what are carbon markets

Safeguards for Carbon Markets – Prioritizing Local Communities’ Tenure Rights

What are carbon markets?


The United Nations Development Program (UNDP) defines carbon markets as trading systems in which carbon credits are sold and bought. Companies or individuals can use carbon markets to compensate for their greenhouse gas emissions by purchasing carbon credits from entities that remove or reduce greenhouse gas emissions.

One tradable carbon credit equals one tonne of carbon dioxide or the equivalent amount of a different greenhouse gas reduced, sequestered or avoided. When a credit is used to reduce, sequester, or avoid emissions, it becomes an offset and is no longer tradable.


The challenge


While carbon markets have the potential to reduce emissions and support a low-carbon transition, they face criticism for issues like questionable carbon offset projects, carbon leakage, market manipulation, transparency, pricing, and the potential impact on community land tenure rights. As global demand for voluntary carbon credits continues to grow, there is an urgent need to address these risks and protect the rights of local communities.


Securing Land Tenure in Carbon Markets: TMG’s efforts


TMG Research, at the Africa Climate Summit, emphasized the critical importance of safeguarding land tenure rights in carbon markets, particularly for women and in regions like Africa where land rights are at risk.

TMG is committed to tackling the risks that carbon markets pose to communities lacking tenure rights and aims to foster their active engagement in these markets.In this white paper, we explore prominent risks and strategies to empower communities as active participants in carbon markets. We aim to help them contribute to market management and reap benefits. This is achieved through four reflections:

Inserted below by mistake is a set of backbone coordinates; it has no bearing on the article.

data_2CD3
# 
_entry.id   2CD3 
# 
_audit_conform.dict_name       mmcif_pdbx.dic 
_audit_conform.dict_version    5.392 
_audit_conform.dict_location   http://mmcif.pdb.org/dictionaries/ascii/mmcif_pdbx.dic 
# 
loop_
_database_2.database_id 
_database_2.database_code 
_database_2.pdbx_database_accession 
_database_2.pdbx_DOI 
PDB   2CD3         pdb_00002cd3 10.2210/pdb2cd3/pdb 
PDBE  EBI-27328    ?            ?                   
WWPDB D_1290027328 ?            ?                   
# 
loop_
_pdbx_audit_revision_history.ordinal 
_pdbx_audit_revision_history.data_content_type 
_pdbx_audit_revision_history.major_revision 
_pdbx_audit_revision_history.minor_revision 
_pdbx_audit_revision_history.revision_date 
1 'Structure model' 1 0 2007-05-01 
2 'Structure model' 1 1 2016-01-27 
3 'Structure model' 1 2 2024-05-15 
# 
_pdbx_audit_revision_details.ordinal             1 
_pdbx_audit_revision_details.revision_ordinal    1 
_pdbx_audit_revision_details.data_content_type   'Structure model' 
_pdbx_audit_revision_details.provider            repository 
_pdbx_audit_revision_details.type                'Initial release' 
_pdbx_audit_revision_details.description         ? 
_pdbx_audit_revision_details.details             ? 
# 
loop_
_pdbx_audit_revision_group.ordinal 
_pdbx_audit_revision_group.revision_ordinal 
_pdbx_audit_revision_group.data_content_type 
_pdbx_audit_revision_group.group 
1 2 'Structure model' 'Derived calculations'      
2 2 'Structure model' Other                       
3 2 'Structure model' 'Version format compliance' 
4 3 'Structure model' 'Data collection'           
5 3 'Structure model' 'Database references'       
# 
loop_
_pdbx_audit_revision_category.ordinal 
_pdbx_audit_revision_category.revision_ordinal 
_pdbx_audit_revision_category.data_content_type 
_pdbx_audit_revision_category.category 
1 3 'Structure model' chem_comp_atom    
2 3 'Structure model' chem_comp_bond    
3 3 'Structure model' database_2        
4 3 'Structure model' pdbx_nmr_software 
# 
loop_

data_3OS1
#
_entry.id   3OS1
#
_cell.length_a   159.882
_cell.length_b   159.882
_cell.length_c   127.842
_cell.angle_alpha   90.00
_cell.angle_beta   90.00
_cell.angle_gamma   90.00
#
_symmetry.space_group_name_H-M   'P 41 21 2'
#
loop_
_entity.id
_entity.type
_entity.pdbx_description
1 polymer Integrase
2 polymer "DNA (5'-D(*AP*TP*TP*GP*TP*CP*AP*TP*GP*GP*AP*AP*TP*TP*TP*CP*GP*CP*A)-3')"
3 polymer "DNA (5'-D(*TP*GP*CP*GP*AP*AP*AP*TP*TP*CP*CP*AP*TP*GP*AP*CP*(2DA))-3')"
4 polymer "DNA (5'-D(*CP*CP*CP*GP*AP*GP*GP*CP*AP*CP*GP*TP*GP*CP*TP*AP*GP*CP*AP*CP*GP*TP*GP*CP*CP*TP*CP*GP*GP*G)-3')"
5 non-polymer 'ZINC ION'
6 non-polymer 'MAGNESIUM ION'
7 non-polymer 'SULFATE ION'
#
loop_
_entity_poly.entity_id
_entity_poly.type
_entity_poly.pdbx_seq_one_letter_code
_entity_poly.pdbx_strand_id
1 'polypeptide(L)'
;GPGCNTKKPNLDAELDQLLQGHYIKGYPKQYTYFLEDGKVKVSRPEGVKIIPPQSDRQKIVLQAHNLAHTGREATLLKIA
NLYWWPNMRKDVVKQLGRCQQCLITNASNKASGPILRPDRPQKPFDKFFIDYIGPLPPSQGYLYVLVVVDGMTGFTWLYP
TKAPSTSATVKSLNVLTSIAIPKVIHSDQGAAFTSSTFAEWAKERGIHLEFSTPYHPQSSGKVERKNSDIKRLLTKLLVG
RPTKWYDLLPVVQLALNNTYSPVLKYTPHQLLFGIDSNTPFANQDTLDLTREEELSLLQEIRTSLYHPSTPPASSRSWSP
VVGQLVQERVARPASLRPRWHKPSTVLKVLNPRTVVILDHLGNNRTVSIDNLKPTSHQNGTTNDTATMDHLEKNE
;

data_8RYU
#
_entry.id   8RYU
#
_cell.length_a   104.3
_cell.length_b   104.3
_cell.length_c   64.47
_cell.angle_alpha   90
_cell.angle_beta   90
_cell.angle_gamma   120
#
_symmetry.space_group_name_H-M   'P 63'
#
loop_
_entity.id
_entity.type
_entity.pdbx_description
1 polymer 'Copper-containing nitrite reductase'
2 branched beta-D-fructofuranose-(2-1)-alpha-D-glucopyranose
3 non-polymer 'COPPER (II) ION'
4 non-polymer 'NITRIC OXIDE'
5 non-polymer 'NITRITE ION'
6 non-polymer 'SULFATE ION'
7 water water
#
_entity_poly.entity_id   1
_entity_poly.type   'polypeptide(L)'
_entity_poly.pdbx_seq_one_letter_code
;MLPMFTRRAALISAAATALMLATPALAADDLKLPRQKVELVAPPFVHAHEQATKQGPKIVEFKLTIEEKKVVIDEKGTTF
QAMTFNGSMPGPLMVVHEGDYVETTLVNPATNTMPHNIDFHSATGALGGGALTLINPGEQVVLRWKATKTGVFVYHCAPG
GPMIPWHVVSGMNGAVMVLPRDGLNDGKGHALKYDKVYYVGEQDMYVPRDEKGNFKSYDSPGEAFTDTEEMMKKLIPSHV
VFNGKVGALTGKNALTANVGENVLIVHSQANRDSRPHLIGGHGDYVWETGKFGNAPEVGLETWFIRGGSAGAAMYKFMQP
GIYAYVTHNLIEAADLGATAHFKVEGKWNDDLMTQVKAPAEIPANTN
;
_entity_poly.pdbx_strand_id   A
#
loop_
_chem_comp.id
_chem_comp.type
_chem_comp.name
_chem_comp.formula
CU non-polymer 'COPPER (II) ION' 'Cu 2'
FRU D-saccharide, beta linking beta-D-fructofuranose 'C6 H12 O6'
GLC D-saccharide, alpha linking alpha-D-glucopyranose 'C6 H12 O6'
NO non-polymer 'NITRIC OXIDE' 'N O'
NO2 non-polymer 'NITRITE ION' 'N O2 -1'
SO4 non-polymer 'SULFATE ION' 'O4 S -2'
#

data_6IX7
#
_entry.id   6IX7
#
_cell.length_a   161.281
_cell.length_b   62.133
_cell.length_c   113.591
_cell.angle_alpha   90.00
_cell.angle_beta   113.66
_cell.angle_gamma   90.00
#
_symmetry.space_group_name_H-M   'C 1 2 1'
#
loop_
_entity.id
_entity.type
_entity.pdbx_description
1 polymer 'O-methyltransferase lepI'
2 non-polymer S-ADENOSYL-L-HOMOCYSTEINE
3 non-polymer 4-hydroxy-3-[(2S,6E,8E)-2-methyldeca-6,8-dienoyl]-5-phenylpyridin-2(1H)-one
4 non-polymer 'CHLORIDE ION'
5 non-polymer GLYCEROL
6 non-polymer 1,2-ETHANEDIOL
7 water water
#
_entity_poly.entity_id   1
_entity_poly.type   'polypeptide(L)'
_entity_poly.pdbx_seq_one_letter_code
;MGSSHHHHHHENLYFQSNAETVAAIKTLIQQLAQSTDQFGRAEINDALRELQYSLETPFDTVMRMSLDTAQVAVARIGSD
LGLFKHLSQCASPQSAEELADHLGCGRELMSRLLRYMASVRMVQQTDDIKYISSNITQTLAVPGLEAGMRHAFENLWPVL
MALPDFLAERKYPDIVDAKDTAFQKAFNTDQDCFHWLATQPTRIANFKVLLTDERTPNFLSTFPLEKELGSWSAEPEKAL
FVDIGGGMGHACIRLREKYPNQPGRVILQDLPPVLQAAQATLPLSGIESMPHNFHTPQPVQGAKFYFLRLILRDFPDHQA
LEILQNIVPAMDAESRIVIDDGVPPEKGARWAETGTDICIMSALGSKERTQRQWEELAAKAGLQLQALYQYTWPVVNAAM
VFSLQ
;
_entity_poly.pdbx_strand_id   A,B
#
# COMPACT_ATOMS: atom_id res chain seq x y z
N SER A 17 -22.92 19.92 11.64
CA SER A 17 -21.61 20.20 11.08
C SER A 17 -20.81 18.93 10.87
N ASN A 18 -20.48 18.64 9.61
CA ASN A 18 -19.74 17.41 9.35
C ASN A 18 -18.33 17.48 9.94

1. Land Tenure and Carbon Markets: Insecure land tenure in Africa risks rural livelihoods, carbon projects lack safeguards, impacting communities.
  2. Environmental Challenges in Carbon Offsets: Afforestation can harm biodiversity and ecosystems, carbon offset projects have concerns like leakage and permanence.
  3. Overstated Carbon Reductions in Forest Offsets: Forest offset projects exaggerate carbon savings, the credibility of carbon credits is in question.
  4. Questioning Carbon Credits: Carbon credits’ impact on emissions reduction is debated; Concerns about transparency and moral licensing; A reassessment of carbon market frameworks is needed to protect land rights and ensure moral legitimacy.


Author: Moritz Hauer, Washe Kazungu, Frederike Klümper

Publisher: TMG Think Tank; Global Landscapes Forum (GLF)

Language: English

Year: 2023

Ecosystem(s): Forests

Location(s): Global

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